Angela Merkel will not run for CDU party chair in 2021

Angela Merkel will not run for CDU party chair in 2021

Berlin (Agencies): Chancellor Angela Merkel has confirmed that she will not be running for re-election as party leader of the center-right Christian Democratic Union (CDU).

Merkel said she still plans on remaining in her post as chancellor, but will step down in 2021 when her current term finishes. She once said that party leadership and chancellorship must go hand-in-hand.

Merkel said her 13 years as chancellor had been “a daily challenge and honour” but she recognised it was time to start a new chapter.

The statements were made following a meeting of the party leadership, which was called to discuss two electoral disasters in regional elections in as many weeks. She had earlier announced her decision to the party, when her “moving words” were greeted with a standing ovation, sources told German media.

It had been widely assumed that this would be Merkel’s final term as chancellor but she had not confirmed that herself. The 64-year-old has been CDU chairwoman since 2000 and chancellor since 2005.

Whoever becomes the next CDU leader will likely be put forward as the party’s candidate for chancellor in 2021. Merkel’s favoured successor is the CDU party secretary general, Annegret Kramp-Karrenbauer, who announced her candidacy on Monday.

German media reported that Friedrich Merz, a former parliamentary leader of the CDU/CSU alliance, was also joining the race to succeed Merkel. Other favourites are the health minister Jens Spahn and the state premier of North Rhine-Westphalia, Armin Laschet.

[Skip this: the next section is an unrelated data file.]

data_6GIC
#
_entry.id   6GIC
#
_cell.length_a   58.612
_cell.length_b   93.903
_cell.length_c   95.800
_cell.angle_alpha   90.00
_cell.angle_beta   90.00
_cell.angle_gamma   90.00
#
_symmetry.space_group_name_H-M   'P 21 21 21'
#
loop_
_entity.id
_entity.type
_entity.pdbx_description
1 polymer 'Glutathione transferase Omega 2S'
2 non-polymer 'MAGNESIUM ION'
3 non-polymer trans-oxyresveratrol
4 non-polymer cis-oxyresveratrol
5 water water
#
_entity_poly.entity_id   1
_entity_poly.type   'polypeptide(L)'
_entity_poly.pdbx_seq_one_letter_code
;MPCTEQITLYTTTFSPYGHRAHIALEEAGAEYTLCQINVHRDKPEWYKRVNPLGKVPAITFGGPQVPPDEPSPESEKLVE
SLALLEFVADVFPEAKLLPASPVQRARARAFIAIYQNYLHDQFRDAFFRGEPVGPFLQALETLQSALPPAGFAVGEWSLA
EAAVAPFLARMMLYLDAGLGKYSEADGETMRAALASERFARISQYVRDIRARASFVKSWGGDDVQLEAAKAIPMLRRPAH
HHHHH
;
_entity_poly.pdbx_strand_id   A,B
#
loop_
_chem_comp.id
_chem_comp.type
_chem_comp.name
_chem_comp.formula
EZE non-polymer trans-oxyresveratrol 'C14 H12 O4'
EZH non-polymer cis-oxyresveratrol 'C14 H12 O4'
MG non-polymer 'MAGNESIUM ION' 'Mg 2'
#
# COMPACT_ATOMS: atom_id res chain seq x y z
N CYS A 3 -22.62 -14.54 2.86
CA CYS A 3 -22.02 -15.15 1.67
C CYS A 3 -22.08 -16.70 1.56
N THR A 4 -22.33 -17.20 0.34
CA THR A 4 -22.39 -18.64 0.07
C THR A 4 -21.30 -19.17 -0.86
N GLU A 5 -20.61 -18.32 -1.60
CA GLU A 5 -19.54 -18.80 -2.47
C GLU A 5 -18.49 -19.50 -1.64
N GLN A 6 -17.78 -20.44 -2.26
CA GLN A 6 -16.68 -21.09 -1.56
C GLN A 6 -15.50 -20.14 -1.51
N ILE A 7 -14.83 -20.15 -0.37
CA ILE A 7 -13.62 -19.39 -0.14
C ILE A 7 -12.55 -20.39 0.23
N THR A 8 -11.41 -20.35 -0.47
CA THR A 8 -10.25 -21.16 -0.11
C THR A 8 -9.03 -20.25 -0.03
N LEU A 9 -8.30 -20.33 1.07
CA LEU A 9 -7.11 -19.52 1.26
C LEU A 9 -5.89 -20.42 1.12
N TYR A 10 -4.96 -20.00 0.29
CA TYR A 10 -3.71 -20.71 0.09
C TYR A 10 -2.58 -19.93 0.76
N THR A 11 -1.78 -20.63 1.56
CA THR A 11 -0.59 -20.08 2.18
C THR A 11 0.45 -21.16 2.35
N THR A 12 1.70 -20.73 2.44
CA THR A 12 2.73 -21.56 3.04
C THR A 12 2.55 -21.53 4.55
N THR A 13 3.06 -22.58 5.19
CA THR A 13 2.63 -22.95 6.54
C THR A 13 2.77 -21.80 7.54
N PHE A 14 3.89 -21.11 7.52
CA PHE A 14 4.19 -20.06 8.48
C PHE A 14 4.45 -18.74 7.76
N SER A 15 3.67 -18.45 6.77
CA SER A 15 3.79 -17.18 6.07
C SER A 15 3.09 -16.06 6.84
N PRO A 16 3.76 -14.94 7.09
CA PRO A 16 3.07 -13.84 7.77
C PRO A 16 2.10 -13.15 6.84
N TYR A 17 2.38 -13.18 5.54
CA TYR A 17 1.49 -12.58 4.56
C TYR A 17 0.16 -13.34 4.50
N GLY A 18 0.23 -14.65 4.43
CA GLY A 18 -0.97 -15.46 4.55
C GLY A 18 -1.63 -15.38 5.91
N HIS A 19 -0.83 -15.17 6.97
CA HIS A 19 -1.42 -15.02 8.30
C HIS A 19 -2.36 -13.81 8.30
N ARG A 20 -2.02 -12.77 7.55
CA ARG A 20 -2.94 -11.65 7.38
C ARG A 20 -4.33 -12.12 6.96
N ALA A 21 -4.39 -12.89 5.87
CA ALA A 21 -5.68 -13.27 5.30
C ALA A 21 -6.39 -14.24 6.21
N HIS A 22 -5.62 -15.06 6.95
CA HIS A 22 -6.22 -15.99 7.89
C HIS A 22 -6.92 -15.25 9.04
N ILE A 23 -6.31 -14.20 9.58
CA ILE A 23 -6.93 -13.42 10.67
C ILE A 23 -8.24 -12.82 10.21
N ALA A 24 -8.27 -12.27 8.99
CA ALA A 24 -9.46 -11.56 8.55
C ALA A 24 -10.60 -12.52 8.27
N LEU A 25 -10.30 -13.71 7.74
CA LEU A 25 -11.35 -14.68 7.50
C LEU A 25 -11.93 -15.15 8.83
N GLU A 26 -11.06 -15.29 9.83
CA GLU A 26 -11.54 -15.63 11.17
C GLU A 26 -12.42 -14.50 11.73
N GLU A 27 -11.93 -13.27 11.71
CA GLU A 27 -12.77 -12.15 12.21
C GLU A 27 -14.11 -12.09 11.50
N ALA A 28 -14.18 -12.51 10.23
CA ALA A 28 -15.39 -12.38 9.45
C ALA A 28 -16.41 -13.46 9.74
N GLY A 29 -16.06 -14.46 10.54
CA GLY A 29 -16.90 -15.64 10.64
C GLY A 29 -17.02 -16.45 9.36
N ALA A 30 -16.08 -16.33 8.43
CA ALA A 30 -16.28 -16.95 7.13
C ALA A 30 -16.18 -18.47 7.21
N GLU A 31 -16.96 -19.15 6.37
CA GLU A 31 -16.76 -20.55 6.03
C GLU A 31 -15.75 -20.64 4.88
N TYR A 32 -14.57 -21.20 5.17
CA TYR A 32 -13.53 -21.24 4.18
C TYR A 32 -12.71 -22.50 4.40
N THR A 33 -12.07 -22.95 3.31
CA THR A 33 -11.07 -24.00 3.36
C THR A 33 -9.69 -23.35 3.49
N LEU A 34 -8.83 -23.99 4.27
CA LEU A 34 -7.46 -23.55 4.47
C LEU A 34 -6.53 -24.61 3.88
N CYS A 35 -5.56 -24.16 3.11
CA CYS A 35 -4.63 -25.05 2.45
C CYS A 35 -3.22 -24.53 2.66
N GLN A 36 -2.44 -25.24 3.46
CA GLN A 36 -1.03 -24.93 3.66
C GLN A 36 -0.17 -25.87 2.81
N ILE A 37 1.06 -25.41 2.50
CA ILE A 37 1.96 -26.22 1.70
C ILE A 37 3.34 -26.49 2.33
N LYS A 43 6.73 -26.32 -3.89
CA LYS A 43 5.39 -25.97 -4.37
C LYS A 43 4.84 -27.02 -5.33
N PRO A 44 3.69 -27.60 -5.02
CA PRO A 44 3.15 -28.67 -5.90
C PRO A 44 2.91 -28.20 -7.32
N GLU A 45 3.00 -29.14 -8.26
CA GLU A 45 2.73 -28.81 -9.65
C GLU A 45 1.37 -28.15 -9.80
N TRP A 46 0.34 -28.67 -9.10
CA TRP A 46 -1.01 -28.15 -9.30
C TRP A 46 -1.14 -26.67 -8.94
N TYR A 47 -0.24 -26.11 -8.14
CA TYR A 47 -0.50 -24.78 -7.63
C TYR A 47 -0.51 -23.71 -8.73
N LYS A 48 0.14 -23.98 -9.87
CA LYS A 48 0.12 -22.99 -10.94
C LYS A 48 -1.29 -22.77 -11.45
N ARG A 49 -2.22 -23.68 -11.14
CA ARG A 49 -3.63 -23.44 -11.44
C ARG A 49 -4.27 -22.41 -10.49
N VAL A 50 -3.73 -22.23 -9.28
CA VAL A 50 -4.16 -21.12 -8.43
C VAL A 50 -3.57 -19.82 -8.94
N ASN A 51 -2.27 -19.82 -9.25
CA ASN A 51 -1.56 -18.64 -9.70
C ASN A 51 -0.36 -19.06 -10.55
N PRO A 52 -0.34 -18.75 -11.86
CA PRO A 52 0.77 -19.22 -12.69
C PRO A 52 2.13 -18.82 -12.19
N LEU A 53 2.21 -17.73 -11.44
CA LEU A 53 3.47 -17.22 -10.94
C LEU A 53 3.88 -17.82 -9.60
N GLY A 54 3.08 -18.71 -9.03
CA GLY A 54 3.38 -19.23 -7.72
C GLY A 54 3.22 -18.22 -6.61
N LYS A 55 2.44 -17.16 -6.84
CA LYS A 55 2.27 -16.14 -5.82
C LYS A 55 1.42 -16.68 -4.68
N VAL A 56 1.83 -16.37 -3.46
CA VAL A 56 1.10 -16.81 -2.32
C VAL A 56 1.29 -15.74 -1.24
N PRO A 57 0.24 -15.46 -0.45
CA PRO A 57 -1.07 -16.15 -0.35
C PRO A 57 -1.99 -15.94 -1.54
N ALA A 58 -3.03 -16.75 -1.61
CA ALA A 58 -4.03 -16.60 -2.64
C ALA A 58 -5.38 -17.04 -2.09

The German news agency DPA reported that Merkel intended to continue as chancellor for now. Traditionally, the person who holds position of party chair of the government’s largest party also takes position of chancellor, but this is not a binding rule. Previously Merkel has said the two jobs belong together.

Merkel’s predecessor, Gerhard Schröder, made the same move in February 2004, giving up the position of chairman but remaining chancellor until November 2005. At the time, Merkel, who was then leader of the opposition, spoke of a “loss of authority all along the line”, and “the beginning of the end” of Schröder.

Christian Lindner, the leader of the liberal FDP party, was the first to demand Merkel’s resignation as chancellor on the back of the news, calling for her ruling conservative bloc to “be prepared for a real new beginning in Germany”.